The Boundary Waters within Minnesota’s Superior National Forest is America’s most visited National Wilderness Area, a 1.1 million acre region, with over 1,000 lakes and 1,200 miles of rivers and streams.
From this area, countless millions of Americans draw clean, drinkable water. They fish in the freshwater lakes, hunt in the deciduous forests, and enjoy the beauty of the thriving native flora and fauna all throughout the year.
Now, imagine enjoying the same after covering the Boundary Waters with a half-inch oil laced with nickel, copper, and palladium.
Previously terminated in 2016 out of caution for the perceived environmental impact, two federal mining leases for Antofagasta’s Twin Metals Minnesota are being quickly–and potentially illegally–pushed through the federal approval process. The company wants to build a sulfide-ore copper mine on the banks of, and under, the South Kawishiwi and Birch Lake.
As the Star Tribune reports, the Trump administration reversed the cancellation by arguing that the Bureau of Land Management did not have the authority to cancel them. Renewing these hardrock mining leases meanwhile cancels a promised assessment of a proposed 20-year ban on copper mining on Superior National Forest lands near the Boundary Waters.
According to The Wilderness Society, the Department of the Interior announced the renewal in May 2020 after the Trump administration spent two years rallying for the project. But not everything has gone by the book this time around. Questions surround the hurried environmental assessments that were carried out, as well the volumes of scientific research that say this could be a bad idea.
“The rush to approve mining in the region and unwind science-based decision-making by the previous administration violates the law, disregards the science, and ignores widespread public opposition to mining in this beloved and vulnerable area,” said Alison Flint, director of litigation and agency policy at The Wilderness Society.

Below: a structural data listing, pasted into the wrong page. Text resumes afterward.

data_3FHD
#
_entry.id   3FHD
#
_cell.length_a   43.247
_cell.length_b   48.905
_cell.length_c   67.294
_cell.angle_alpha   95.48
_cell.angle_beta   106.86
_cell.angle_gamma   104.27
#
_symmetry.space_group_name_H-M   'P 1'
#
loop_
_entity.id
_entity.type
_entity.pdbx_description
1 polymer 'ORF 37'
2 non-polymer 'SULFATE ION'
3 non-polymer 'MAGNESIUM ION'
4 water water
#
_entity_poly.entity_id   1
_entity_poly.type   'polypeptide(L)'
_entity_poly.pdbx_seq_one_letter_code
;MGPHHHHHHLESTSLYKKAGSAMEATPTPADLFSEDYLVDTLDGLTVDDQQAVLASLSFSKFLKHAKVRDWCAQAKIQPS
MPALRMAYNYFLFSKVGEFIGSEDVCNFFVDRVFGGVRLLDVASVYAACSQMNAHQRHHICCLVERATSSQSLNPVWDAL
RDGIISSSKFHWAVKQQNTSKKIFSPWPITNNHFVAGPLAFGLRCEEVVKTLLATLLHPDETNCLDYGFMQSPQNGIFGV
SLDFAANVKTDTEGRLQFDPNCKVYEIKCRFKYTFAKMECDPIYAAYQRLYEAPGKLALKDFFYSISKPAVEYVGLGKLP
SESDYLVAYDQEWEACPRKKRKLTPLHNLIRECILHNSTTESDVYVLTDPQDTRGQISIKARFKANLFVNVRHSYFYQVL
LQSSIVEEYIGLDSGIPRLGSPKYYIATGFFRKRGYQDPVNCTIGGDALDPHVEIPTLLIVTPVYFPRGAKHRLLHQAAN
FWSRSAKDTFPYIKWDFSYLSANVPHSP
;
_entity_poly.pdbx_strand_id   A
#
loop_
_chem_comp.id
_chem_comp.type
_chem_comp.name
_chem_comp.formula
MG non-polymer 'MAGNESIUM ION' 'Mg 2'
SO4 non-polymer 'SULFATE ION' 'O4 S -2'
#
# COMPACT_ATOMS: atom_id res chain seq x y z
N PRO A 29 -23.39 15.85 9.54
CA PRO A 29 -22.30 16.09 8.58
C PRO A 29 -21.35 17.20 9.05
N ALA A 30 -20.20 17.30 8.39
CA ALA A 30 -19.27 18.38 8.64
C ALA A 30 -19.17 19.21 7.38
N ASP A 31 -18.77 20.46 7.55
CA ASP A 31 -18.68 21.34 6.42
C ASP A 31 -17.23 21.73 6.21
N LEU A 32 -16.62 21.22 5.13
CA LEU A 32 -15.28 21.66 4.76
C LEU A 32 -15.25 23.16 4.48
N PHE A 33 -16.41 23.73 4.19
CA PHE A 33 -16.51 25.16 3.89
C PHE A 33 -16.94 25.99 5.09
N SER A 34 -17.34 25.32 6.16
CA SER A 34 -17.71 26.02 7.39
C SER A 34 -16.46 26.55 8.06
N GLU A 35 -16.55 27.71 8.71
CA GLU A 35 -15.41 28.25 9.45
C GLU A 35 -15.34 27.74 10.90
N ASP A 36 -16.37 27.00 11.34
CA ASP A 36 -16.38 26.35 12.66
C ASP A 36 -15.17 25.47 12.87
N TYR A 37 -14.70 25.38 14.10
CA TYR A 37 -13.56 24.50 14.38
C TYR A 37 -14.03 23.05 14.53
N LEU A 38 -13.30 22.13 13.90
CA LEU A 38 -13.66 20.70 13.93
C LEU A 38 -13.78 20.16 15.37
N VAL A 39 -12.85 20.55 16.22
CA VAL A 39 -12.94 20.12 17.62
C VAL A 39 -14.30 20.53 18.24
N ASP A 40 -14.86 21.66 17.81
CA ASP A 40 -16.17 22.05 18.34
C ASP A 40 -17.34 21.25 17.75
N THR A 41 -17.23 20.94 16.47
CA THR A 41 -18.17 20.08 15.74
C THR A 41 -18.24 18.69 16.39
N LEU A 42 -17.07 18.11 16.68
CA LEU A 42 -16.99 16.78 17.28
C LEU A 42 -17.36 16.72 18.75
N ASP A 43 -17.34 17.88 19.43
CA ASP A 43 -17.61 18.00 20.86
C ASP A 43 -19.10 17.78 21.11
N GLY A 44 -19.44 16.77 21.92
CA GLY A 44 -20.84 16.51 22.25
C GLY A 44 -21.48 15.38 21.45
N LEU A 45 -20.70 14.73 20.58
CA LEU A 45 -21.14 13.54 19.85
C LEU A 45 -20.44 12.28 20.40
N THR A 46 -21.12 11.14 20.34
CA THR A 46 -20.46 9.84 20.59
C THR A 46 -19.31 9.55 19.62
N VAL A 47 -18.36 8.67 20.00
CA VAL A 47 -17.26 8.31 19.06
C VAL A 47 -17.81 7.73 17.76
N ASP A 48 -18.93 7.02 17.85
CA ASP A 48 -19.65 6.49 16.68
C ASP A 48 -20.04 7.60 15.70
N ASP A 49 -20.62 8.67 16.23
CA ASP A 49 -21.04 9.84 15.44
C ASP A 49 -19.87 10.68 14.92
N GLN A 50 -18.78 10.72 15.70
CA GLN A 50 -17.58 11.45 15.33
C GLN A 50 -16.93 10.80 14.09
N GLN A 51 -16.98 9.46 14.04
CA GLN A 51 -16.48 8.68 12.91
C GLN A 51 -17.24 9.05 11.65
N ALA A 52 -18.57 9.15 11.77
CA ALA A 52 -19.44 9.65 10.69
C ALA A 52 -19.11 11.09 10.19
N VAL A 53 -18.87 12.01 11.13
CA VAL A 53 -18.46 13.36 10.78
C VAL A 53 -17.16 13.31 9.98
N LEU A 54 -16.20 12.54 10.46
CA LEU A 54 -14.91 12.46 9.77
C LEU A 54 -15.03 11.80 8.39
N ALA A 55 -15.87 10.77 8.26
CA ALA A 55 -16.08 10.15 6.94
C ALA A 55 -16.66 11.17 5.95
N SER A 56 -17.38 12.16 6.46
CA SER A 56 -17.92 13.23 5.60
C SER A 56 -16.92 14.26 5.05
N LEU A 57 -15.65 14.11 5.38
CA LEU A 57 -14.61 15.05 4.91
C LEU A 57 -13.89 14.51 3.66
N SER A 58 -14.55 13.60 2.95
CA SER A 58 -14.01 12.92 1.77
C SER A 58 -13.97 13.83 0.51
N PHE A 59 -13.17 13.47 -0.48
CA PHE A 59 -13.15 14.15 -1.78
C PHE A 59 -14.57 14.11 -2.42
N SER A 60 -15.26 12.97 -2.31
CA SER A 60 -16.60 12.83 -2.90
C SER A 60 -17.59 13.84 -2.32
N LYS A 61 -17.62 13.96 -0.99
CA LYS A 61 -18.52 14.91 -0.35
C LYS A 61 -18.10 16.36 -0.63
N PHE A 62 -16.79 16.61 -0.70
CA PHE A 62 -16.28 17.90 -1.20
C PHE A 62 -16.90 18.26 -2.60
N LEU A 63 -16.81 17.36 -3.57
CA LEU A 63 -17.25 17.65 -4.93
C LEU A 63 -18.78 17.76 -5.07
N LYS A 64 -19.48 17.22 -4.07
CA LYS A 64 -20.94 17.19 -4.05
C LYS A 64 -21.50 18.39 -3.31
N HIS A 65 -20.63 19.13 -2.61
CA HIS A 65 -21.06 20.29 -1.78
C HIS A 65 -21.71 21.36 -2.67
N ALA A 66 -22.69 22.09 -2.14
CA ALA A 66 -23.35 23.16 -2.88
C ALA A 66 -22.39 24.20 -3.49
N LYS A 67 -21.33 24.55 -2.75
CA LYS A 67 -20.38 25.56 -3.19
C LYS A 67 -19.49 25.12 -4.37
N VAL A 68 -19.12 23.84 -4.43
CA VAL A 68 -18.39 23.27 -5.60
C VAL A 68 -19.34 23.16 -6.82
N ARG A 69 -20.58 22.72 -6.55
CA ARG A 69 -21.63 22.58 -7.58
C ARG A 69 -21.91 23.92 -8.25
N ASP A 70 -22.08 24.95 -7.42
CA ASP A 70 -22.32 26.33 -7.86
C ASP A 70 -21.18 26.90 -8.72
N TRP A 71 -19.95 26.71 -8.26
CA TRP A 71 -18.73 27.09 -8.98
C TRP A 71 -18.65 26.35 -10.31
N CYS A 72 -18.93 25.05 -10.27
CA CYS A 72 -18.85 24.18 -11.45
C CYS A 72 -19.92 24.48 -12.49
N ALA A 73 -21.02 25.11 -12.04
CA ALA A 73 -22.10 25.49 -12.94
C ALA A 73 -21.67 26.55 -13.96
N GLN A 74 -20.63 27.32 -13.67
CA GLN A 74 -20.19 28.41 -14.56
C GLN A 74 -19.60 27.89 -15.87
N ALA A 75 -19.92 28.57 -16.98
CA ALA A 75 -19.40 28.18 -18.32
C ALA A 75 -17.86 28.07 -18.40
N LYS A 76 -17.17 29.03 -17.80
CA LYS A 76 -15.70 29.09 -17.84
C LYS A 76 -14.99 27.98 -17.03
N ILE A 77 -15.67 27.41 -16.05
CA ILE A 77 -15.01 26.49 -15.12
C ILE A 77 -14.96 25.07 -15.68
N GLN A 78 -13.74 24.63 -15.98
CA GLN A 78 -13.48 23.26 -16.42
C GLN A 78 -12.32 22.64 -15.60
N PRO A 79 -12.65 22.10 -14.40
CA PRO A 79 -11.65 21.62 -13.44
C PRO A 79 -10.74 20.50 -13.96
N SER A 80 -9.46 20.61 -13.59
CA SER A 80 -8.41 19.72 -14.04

The location of the mines put the St. Louis River, Lake Superior and the Boundary Waters at risk of pollution from heavy metals and other contaminants. As Earthworks reports, the Forest Service in 2016 held that copper mining in the Wilderness watershed would be an unacceptable risk to the lakes, rivers, and wetlands of the Boundary Waters and the Superior National Forest. Dozens of reports and studies were submitted during the public comment period for the re-approval, including more than 55 science and economic studies that show the potential for long-lasting harm to the Boundary Waters Canoe Area Wilderness, Superior National Forest, and Arrowhead region through copper mining alone.
The the Trump Administration denied them all, claiming no new scientific information had been produced.
As St Croix 360 reports, mining crews are already drilling deep holes into the rock near Tamarack, Minn. They are taking core samples, flying camera drones high overhead, and using other electromagnetic methods to look for signs of copper, nickel, and palladium. Talon Metals Corp. and multinational conglomerate partner Rio Tinto want to sell these minerals to manufacturers of stainless steel or electric vehicle batteries.
According to American Rivers, more than 99 percent of the material extracted from these mines would be waste, quickly turning to sulfuric acid, heavy metals and sulfates that can pollute critical waterways.
Peer-reviewed hydrology studies have meanwhile shown that acid mine drainage from these mines will undoubtedly pollute the Boundary Waters, leaving them damaged for hundreds of generations to come.
“Similar mines elsewhere generate hundreds of millions of tons of waste rock and acid mine drainage that requires active water treatment now and for hundreds, perhaps even thousands, of years,” the river advocacy group reports. “Acid mine drainage harms water, aquatic and terrestrial species, forests and soils, and poses a serious risk to human health.”
The Environmental Protection Agency classifies hardrock mining as the top polluting industry in the United States.
Water Legacy, a nonprofit formed to “counter the threat of sulfide mining proposed for Northern Minnesota,” points out that a Tamarack sulfide mine could pollute tribal resources retained under the Treaty of 1837 and the Treaty of 1854, as well as communities of the Mille Lacs Band of Ojibwe.
Learn more in the video below.
The approval of these hardrock mining leases could spell disaster for Minnesota’s Boundary Waters and the watersheds down river. You can help prevent that disaster. Click below and join the growing number of voices who are speaking out on behalf of clean water and pristine American wilderness.Whizzco